The path to tolerance has been slowly built through human history. More recently, Dr. Hong and Tai Ji Men decisively contributed to it.
by Thierry Valle*
*A paper presented at the webinar “Tai Ji Men: Affirming the Core Value of Tolerance,” co-organized by CESNUR and Human Rights Without Frontiers on November 16, 2023, International Day for Tolerance.
The International Day for Tolerance, celebrated each year on 16 November, reflects humanity’s collective commitment to promoting understanding, respect, and acceptance across diverse cultures and societies. This day is an opportunity to reflect on the historical journey that led to the establishment of this crucial celebration.
The origins of the International Day for Tolerance can be traced back to the United Nations Educational, Scientific and Cultural Organisation (UNESCO). In 1995, UNESCO Member States adopted the Declaration of Principles on Tolerance, underlining the importance of tolerance in building lasting peace and preventing conflict. This declaration served as a catalyst for the official recognition of an international day dedicated to the promotion of tolerance.
The principle of tolerance has a rich and varied history spanning several centuries, reflecting the changing attitudes of societies towards diversity and difference. Tolerance as a concept has its roots in philosophy, religion, and political thought, and its application and understanding adapt to changing social, cultural, and political landscapes. The following is an overview of the historical development of the principle of tolerance.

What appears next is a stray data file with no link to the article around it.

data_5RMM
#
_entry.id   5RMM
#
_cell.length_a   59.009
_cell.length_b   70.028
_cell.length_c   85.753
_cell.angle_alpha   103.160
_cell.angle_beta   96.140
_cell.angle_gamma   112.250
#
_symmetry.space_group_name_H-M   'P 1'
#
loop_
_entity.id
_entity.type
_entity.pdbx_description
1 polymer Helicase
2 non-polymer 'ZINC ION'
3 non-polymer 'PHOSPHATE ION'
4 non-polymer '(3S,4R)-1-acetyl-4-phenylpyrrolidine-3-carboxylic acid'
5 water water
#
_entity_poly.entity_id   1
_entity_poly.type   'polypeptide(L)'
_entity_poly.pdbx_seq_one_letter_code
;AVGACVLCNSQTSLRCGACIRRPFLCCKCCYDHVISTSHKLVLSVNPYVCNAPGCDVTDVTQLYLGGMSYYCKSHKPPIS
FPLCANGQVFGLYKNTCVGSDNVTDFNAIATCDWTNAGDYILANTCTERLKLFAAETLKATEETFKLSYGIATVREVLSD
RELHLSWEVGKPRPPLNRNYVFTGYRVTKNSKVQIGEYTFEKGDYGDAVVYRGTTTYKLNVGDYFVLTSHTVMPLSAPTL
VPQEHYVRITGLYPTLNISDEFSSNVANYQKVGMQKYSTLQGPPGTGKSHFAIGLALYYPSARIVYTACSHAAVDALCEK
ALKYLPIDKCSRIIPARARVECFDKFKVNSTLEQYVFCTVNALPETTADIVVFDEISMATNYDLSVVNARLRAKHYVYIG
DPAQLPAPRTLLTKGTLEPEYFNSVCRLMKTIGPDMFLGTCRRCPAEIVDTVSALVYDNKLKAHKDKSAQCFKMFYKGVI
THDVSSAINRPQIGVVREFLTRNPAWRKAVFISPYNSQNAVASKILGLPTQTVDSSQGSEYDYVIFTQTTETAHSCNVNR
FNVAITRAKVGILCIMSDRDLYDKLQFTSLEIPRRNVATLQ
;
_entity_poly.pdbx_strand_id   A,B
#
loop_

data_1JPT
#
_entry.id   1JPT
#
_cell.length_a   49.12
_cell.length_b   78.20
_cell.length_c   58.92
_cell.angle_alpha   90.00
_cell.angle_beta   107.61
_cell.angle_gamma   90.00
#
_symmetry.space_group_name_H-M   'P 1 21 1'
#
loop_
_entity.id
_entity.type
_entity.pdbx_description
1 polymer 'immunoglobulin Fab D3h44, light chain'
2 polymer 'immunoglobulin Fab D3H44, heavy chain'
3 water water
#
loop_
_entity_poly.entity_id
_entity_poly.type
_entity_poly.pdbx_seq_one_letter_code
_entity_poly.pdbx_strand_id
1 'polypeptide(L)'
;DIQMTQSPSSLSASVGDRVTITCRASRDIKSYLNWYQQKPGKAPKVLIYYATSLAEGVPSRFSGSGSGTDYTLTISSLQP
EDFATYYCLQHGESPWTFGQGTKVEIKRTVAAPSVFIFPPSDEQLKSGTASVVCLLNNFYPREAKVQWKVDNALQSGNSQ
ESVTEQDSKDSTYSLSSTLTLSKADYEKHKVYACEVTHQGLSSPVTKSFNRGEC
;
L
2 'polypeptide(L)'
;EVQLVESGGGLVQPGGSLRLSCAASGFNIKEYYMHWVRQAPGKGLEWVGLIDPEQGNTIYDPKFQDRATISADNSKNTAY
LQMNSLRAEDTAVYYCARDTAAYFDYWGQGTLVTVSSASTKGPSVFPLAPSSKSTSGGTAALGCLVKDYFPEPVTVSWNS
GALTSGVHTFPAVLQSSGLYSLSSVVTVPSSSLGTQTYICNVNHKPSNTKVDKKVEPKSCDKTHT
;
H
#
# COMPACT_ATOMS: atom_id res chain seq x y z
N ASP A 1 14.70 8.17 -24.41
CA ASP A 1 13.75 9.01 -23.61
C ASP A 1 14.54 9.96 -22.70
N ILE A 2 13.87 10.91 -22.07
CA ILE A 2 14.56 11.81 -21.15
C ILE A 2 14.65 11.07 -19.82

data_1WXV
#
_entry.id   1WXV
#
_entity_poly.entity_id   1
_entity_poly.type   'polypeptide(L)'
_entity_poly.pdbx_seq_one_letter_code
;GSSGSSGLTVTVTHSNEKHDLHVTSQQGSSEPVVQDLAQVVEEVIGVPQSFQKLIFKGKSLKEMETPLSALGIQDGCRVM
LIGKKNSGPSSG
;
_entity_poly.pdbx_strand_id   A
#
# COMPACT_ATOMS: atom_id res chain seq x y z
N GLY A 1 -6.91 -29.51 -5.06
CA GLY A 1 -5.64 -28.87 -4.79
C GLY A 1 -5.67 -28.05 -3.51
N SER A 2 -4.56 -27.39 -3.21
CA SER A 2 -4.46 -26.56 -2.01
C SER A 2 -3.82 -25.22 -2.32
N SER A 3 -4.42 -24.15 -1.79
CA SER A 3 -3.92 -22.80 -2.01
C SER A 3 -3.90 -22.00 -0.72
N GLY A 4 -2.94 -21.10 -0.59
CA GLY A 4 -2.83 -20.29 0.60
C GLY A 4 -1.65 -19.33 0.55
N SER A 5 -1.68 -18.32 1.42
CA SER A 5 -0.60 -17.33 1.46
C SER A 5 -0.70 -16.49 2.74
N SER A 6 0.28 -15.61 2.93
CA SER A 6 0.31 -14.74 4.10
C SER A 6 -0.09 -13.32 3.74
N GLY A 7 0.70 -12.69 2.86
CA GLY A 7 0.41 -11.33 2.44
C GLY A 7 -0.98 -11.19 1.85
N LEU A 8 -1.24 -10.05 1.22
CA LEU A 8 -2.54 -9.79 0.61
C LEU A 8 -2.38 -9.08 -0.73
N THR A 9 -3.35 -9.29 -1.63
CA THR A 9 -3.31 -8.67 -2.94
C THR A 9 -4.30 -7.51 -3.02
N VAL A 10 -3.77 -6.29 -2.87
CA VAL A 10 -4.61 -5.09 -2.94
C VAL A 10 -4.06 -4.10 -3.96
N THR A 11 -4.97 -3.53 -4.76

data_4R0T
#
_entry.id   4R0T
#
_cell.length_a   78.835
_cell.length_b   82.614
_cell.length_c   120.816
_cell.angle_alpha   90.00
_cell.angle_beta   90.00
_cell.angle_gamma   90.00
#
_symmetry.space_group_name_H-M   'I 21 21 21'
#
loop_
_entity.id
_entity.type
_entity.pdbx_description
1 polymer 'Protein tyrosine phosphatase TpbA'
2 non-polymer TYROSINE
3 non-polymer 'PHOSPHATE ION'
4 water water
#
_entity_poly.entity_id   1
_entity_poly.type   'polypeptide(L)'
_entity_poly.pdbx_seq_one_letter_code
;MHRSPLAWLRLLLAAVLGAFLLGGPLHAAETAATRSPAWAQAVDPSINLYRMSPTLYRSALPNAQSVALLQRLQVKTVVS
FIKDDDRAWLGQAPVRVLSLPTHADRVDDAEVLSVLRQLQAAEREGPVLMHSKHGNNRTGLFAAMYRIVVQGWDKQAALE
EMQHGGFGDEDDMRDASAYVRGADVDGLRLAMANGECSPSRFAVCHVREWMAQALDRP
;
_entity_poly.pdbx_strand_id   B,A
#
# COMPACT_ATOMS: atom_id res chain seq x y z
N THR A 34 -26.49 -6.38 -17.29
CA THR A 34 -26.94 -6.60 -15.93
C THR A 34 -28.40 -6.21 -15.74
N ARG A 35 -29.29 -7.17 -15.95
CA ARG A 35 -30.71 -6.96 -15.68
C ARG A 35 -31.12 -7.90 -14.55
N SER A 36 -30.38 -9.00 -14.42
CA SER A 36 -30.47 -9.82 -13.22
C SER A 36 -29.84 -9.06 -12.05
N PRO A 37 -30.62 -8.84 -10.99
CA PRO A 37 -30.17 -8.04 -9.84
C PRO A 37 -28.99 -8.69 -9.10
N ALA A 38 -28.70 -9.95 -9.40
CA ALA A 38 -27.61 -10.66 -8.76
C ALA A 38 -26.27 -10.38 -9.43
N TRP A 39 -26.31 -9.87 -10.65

1. Ancient philosophical roots: The idea of tolerance can be traced back to ancient Greek philosophy. Thinkers such as Socrates, Plato, and Aristotle discussed the importance of open-mindedness, intellectual diversity, and acceptance of different perspectives. The Socratic dialogue, for example, is a form of discourse that encourages the exploration of ideas without hostility.
2. The Enlightenment Era (Siècle des Lumières): The Enlightenment period of the 17th and 18th centuries saw a surge in the promotion of reason, individual rights, and religious freedom. Thinkers such as John Locke argued in favour of religious tolerance, believing that governments should not impose a particular religion on citizens. His ideas influenced the development of constitutional principles on the separation of church and state.
3. The Peace of Westphalia (1648): The Peace of Westphalia, which ended the Thirty Years’ War in Europe, is often seen as a turning point in political tolerance. The treaties recognized the sovereignty of individual states, allowing them to determine their own religious practices. This marked a break with the era of the wars of religion and contributed to the idea of coexistence between different religious communities.
4. The American experience: The founding principles of the United States, enshrined in documents such as the Constitution and the Bill of Rights, embody a commitment to tolerance. The First Amendment, in particular, guarantees freedom of religion, expression, and assembly, laying the foundations for a society that values pluralism and individual freedoms.